Thursday, February 18, 2010
More than 75,000 computer systems hacked in one of largest cyber attacks
"The traditional security approaches of intrusion-detection systems and anti-virus software are by definition inadequate for these types of sophisticated threats," Yoran said. "The things that we -- industry -- have been doing for the past 20 years are ineffective with attacks like this. That's the story."
The intrusion, first reported on the Wall Street Journal's Web site, was detected Jan. 26 by NetWitness engineer Alex Cox. He discovered the intrusion, dubbed the Kneber bot, being run by a ring based in Eastern Europe operating through at least 20 command and control servers worldwide.
The hackers lured unsuspecting employees at targeted firms to download infected software from sites controlled by the hackers, or baited them into opening e-mails containing the infected attachments, Yoran said. The malicious software, or "bots," enabled the attackers to commandeer users' computers, scrape them for log-in credentials and passwords -- including to online banking and social networking sites -- and then exploit that data to hack into the systems of other users, Yoran said. The number of penetrated systems grew exponentially, he said.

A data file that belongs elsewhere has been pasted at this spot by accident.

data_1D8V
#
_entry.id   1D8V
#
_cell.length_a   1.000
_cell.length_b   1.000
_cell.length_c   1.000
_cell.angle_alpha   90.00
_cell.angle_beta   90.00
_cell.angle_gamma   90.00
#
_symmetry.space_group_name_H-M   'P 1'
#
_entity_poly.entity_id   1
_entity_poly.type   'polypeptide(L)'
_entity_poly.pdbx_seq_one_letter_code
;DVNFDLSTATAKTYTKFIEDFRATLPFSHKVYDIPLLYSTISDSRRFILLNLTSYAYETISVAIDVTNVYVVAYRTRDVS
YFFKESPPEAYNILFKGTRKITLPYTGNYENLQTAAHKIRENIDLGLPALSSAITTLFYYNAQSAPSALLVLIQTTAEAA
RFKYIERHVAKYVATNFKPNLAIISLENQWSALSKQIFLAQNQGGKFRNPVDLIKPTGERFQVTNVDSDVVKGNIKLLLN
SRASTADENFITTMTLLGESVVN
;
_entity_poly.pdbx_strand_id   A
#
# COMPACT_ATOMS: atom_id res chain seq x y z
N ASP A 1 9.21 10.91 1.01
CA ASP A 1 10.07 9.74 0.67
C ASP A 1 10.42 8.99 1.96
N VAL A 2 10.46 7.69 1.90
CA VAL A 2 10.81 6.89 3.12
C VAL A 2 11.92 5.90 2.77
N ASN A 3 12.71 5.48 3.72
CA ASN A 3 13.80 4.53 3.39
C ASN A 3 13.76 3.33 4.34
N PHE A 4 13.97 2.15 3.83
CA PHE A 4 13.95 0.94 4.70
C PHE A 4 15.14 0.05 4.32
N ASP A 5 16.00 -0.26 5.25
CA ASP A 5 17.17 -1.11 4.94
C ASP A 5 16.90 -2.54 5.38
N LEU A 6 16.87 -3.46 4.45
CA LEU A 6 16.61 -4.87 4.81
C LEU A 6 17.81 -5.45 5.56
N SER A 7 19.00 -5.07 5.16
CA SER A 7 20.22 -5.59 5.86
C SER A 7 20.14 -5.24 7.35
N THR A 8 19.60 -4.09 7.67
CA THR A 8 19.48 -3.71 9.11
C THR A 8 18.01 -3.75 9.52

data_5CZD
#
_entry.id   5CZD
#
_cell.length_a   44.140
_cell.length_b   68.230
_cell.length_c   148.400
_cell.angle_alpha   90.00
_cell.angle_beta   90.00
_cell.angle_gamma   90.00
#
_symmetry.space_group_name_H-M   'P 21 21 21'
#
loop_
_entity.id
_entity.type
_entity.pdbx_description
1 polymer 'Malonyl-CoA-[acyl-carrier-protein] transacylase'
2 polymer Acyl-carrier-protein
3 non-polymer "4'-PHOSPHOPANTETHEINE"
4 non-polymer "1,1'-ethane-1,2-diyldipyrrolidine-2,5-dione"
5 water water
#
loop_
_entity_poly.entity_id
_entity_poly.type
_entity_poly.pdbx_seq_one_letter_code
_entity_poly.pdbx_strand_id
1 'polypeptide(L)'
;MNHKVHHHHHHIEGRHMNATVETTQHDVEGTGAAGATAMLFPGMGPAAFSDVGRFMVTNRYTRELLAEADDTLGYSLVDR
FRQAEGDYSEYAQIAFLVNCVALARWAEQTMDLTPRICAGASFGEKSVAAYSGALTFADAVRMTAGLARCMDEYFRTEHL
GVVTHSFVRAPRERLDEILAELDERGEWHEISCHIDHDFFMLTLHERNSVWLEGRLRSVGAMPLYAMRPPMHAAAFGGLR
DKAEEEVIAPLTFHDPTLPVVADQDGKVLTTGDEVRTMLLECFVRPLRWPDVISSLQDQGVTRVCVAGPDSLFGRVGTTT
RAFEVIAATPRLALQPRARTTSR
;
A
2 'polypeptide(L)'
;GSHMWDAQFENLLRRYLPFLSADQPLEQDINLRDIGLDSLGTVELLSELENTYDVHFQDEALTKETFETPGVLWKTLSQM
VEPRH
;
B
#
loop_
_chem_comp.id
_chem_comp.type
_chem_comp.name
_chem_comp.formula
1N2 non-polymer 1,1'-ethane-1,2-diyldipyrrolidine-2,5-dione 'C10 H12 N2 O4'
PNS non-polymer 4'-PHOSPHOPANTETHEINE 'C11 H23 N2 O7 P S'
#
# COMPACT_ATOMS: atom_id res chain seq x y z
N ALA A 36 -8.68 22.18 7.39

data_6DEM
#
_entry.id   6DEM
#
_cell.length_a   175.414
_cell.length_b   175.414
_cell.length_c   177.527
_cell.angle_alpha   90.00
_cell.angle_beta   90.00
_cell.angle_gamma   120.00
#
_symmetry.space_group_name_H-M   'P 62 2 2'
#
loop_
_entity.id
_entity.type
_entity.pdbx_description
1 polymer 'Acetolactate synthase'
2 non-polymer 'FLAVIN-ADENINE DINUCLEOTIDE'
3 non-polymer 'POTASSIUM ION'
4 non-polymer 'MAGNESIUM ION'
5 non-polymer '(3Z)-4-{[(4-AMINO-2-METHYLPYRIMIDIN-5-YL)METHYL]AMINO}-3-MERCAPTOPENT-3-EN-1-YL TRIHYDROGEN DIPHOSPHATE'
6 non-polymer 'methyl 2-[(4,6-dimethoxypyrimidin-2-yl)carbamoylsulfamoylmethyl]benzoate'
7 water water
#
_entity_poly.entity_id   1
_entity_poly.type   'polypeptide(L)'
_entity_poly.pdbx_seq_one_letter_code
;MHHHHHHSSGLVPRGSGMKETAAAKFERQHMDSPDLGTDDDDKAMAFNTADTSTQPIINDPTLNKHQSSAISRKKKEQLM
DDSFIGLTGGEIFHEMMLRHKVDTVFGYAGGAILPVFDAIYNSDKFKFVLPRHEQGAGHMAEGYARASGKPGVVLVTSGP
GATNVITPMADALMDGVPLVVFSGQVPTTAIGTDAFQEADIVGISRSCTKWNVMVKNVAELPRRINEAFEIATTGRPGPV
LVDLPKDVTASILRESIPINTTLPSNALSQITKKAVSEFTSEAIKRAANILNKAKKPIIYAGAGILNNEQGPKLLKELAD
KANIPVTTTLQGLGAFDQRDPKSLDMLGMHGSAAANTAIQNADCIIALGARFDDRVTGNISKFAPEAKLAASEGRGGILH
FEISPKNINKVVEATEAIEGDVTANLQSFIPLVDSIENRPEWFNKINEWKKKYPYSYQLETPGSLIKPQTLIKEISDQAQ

"Because they're using multiple bots and very sophisticated command and control methods, once they're in the system, even if you whack the command and control servers, it's difficult to rid them of the ability to control the users' computers," Yoran said.
The malware had the ability to target any information the attackers wanted, including file-sharing sites for sensitive corporate documents, according to NetWitness.
Login credentials have monetary value in the criminal underground, experts said. A damage assessment for the firms is underway, Yoran said. NetWitness has been working with firms to help them mitigate the damage. washingtonpost